- Banner FAQ
- Faculty & Staff E-mail
- Forms and Procedures
- Help Desk
- IT Policies
- IT Projects(PMO)
- IT Security
- IT 2013 Strategic Goals
- IT 2012 Strategic Goals
- IT 2010 Strategic Goals
- IT 2009 Strategic Goals
- IT Support User Guide
- Microsoft Office 365
- Other FAQ
- Scheduled Outages
- Software Training Courses
- Student E-mail
- Student E-mail FAQ
- Submit a Request
- Virtual Labs
University Computer Center and Dowling Hall419.530.2400 or 419.383.2400 email@example.com
Sensitive Information Links
Almost all forms of original expression that are fixed in a tangible medium are subject to copyright protection, even if no formal copyright notice is attached. Written text (including e-mail messages, news posts, and web pages), recorded sound, digital images, and computer software are some examples of works that can be copyrighted. Unless otherwise specified by contract, the employer generally holds the copyright for work done by an employee in the course of employment.
Copyright holders have many rights, including the right to reproduce, adapt, distribute, display, and perform their work. Reproducing, displaying or distributing copyrighted material without permission infringes on the copyright holder's rights. However, "fair use" applies in some cases. If a small amount of the work is used in a non-commercial situation and does not economically impact the copyright holder it may be considered fair use. For example, quoting some passages from a book in a report for a class assignment would be considered fair use. Linking to another web page from your web page is not usually considered infringement. However, copying some of the contents of another web page into yours or use of video clips without permission would likely be infringement. For more information please visit this Copyright website.
Unauthorized duplication, distribution or use of someone else's intellectual property, including computer software (including video games), constitutes copyright infringement and is illegal and subject to both civil and criminal penalties. The ease of this behavior online causes many computer users to forget the seriousness of the offense. As a result of the substantial amounts of money the software industry loses each year from software piracy, the software companies enforce their rights through courts and by lobbying for and getting stiffer criminal penalties. It is a felony to reproduce or distribute ten illegal copies of copyrighted software with a total value of $2,500 within a 180-day period. Penalties for a first time felony conviction of software piracy include a jail term of up to ten years and fines up to $250,000. For more more information please visit the Business Software Alliance (BSA) website.
Sound and video recording piracy
Another form of copyright infringement is the unauthorized duplication and distribution of sound or video recordings. Online piracy is increasing as many people use the Internet to illegally distribute digital audio and video files (e.g. MP3 or MOV format). The Recording Industry Association of America (RIAA) and the Motion Picture Association of America (MPAA) monitors the Internet daily and scans for sites that contain music and movie files. They have been successful in getting the sound recordings and illegal movies removed from those sites. You can report violations to the RIAA or MPAA directly.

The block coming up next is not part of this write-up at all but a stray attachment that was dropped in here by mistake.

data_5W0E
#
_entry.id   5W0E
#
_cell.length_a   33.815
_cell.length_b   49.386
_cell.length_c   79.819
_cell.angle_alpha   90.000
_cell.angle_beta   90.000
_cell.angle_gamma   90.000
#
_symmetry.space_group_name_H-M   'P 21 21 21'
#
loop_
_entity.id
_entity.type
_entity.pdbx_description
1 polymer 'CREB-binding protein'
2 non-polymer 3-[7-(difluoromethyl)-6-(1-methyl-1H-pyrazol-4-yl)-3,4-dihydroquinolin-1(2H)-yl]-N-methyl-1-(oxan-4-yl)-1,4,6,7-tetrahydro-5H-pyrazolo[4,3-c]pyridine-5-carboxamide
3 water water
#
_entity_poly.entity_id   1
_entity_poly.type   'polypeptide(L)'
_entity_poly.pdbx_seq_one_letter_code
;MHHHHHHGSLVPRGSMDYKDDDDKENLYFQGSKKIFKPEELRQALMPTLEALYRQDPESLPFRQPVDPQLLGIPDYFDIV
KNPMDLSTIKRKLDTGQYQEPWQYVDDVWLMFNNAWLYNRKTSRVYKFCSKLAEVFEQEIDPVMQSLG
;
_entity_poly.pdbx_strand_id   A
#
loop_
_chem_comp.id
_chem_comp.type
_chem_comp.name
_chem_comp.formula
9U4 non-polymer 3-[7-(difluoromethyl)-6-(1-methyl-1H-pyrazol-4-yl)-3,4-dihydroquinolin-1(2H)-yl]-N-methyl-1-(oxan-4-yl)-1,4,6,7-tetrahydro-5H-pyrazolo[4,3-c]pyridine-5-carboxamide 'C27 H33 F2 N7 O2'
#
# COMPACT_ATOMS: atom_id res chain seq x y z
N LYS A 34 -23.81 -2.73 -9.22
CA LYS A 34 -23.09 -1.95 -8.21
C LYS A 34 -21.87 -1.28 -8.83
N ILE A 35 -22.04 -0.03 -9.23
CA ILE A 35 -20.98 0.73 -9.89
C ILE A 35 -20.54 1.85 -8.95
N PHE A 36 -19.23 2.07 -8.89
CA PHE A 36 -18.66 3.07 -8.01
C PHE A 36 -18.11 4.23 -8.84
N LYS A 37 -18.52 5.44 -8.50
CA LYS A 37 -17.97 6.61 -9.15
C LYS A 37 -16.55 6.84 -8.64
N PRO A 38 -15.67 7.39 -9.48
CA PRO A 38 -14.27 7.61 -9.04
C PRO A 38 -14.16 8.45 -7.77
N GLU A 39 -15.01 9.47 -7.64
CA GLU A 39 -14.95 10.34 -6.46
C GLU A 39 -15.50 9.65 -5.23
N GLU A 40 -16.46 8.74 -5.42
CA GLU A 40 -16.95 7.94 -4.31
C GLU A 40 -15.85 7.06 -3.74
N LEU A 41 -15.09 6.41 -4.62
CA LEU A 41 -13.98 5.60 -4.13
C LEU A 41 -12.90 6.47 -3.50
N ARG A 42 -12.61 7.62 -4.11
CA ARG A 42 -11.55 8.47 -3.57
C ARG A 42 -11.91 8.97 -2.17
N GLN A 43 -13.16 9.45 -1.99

Federal copyright law grants the copyright owner in a sound or video recording (typically, a record company) the exclusive right to reproduce, adapt, distribute and, in some cases, digitally transmit their sound or video recordings. Therefore, the following activities, if unauthorized by the copyright owner, may violate their rights under federal law:
- Making a copy of all or a portion of a sound recording onto a computer hard drive, server or other hardware used in connection with a web site or other online forum. This includes converting a sound recording into a file format (such as a .wav or mp3 file) and saving it to a hard drive or server;
- Transmitting a copy or otherwise permitting users to download sound recordings from a site or other forum; and/or
- Digitally transmitting to users, at their request, a particular sound recording chosen by or on behalf of the recipient.
Ifyou reproduce or offer full-length sound recordings for download without the authorization of the copyright owner, you are in violation of federal copyright law and could face civil as well as criminal penalties. Placing statements on your web site, such as "for demo purposes only" or that the sound files must be "deleted with 24 hours," does not prevent or extinguish this liability. See Copyright infringement for more information on what is considered "fair use".
The University of Toledo Peer-to-Peer Copyright Infringement Program
The University of Toledo Peer-to-Peer Copyright Infringement Program identifies the steps the University will take to make students aware of the copyright infringement issue as it specifically relates to peer-to-peer file sharing and the procedures used for responding to reported incidents of copyright infringement.
There are legal alternatives to peer-to-peer file sharing. A list of alternative resources for music and media can be found by clicking here.
Federal computer security violations
The primary federal statute regarding computer fraud 18 U.S.C section 1030 was amended in October, 1996 to protect computer and data integrity, confidentiality and availability. Examples of violations are:
- theft of information from computers belonging to financial institutions or federal agencies, or computers used in interstate commerce;
- unauthorized access to government computers;
- damage to systems or data (intentionally or recklessly);
- trafficking in stolen passwords;
- extortionate threats to damage computers;
- computer viruses and worms.